Set limited, daily goals and stop working when you reach them. Also figure out the rhythms of the academic year and be realistic about what those goals can be. I know, for example, that there’s no way I’m getting anything done on my own syllabus in October, when things really heat up in terms of classes and my administrative responsibilities (I direct Coe’s First-Year Seminar Program). Once thanksgiving is over, it’s recommendation writing and grading time. So it’s important not to do something with an unrealistic deadline, unless you’re okay missing the deadline and then feeling bad about it.
How do you keep an overview of projects and tasks?
Probably just in my head, with a wall calendar. The wall calendar is really crucial. I tried using other methods but they are just not as simple as turning your head to see what is coming up. Small projects (like grant reports or recommendations) can really disappear from your radar if you don’t put them on the calendar.
Besides phone and computer, do you use other technological tools in work and daily life?
My printer! I like to print everything and annotate it by hand. It helps me to see, also, how much I have really accomplished and feel good about it, and I also can highlight things that thematically belong together that are currently in different sections of a document.
Also my USB drive, which lives in the inside zipper pocket of my purse and goes with me everywhere. I have a note to back it up this week.
I also have a six-dollar folding travel metal bookstand that is critical apparatus. This year I did a mentorship workshop with a group of undergraduate researchers and I bought one for each of them.
Which skill makes you stand out as an academic?
My sense of humor, my reputation for competency and efficiency, and my bullshit detector. I’m known around campus as someone who can get shit done and is not interested in wasting anyone’s time. This really helps me be trusted by my colleagues and turned to by administrators. My students tell me that I have a scary stare in class which I use to prompt them to elaborate or to locate information in the readings.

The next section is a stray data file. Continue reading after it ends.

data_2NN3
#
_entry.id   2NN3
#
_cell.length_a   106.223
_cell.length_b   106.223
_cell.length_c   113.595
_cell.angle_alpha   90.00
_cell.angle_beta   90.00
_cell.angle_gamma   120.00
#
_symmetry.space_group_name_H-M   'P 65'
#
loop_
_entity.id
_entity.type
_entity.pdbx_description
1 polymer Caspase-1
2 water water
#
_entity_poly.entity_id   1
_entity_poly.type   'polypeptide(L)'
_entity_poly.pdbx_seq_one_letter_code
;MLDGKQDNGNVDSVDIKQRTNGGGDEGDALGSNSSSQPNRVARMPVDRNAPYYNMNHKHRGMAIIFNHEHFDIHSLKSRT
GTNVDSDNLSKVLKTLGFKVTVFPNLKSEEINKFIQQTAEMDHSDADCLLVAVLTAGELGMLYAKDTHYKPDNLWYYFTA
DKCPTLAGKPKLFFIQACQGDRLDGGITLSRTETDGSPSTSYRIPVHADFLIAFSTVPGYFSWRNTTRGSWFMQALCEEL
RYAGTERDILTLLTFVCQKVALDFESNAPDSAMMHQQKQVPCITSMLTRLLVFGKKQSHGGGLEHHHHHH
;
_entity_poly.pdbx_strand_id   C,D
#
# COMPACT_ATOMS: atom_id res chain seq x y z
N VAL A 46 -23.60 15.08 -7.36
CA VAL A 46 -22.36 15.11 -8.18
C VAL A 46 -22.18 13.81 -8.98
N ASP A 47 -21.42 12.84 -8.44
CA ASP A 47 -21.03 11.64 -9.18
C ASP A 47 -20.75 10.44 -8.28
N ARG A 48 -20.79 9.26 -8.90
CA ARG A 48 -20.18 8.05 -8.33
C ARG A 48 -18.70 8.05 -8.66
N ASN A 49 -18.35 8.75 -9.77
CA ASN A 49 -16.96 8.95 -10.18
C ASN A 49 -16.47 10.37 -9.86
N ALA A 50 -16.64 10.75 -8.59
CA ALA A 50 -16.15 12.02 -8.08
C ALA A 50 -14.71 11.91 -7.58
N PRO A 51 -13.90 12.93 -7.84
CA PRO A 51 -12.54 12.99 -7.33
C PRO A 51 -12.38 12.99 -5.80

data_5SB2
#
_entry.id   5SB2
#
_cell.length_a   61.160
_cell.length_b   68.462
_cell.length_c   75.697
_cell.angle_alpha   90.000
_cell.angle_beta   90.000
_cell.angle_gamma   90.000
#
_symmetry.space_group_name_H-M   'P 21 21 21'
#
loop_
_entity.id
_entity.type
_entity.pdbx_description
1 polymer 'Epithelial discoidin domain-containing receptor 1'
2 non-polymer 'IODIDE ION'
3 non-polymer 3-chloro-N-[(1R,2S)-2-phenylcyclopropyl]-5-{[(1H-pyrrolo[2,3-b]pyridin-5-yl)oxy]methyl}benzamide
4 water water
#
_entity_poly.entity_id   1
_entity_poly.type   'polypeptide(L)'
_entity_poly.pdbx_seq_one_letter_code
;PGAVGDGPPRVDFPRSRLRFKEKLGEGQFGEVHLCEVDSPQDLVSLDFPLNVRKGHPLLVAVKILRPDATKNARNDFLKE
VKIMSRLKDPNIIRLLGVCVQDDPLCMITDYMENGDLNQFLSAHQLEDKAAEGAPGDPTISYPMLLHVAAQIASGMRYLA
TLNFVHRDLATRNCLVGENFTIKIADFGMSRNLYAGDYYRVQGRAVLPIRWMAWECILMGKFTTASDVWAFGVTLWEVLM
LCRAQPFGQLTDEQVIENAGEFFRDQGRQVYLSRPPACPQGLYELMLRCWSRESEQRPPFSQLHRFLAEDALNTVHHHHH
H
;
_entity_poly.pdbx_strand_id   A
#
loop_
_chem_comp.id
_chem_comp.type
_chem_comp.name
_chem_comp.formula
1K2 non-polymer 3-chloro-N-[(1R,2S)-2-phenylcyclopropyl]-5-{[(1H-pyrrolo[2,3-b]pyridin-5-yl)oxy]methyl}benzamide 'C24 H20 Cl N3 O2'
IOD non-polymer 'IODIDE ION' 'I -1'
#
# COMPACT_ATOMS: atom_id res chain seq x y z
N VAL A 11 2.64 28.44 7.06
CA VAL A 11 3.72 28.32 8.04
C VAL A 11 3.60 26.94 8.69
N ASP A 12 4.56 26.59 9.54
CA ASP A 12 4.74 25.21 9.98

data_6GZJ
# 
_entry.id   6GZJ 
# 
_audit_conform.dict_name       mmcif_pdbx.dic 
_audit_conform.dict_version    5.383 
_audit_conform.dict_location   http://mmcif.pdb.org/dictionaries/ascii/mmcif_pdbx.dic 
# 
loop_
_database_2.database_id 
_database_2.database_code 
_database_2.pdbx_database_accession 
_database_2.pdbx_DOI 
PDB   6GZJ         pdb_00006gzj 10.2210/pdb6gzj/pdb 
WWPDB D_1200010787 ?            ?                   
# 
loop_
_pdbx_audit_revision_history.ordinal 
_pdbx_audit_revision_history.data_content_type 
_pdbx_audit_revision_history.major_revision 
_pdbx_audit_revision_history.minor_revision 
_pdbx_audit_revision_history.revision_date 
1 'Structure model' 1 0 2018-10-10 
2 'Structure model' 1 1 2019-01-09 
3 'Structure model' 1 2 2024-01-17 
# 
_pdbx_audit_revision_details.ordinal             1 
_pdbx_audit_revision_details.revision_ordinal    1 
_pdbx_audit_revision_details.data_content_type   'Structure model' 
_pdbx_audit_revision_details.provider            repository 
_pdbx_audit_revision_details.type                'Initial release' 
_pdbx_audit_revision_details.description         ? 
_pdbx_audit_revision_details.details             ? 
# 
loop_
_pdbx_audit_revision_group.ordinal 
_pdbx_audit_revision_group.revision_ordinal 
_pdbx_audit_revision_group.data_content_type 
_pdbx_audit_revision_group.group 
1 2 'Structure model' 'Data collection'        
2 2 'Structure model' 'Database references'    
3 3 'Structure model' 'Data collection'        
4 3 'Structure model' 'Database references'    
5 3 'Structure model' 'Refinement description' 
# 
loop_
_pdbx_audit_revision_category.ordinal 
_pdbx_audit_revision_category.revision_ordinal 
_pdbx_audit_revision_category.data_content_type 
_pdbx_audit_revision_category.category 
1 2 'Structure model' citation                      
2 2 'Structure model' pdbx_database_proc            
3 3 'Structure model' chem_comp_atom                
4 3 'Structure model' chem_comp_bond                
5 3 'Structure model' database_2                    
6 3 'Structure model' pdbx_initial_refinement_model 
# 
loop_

Also I have an exceptionally good lipstick and accessories collection.
What do you listen to when you work?
Nothing. Sometimes I’ll put on pandora at home but more often it’s whatever is playing in the Panera.
What are you currently reading? How do you find time for reading?
I read constantly! I’m currently reading How to Walk Away by Katherine Center, which I started yesterday and will probably finish today. It’s great. I read in the bathtub mostly. I have a hard time relaxing and focusing so coming back to a good novel every day in a set environment is really good for me. I love having a linear plotline to return to.
Are you more of an introvert or extrovert? How does this influence your working habits?
Though I’m loud and talkative, I’m actually much more of an introvert. I need quiet alone time every day. I watch tv and do cross stitch. I don’t know if this influences my working habits. I can’t immediately switch from an extrovert task like teaching or going out to working. I need to recover from the extrovert task before I can make that move.
What’s your sleep routine like?
Oh, good lord. I have a really hard time turning off my mind at night. I need to get into bed several hours before I actually fall asleep. I have an anxiety disorder so I use medication to help me!
What’s your work routine like?
My teaching work is pretty routine, but my research is not. I know I do my best writing in the morning, so in the summer I wake up, have coffee, write my 500 words or my three pages or whatever my goal is for the day, and then stop and do something else entirely.
What’s the best advice you ever received?
End on a downhill! If you know exactly what you are going to write next, stop. That way you can get up the next day and do that, and then you’re already going and it will lead to the next thing. Starting something totally new is much more difficult than just keeping going.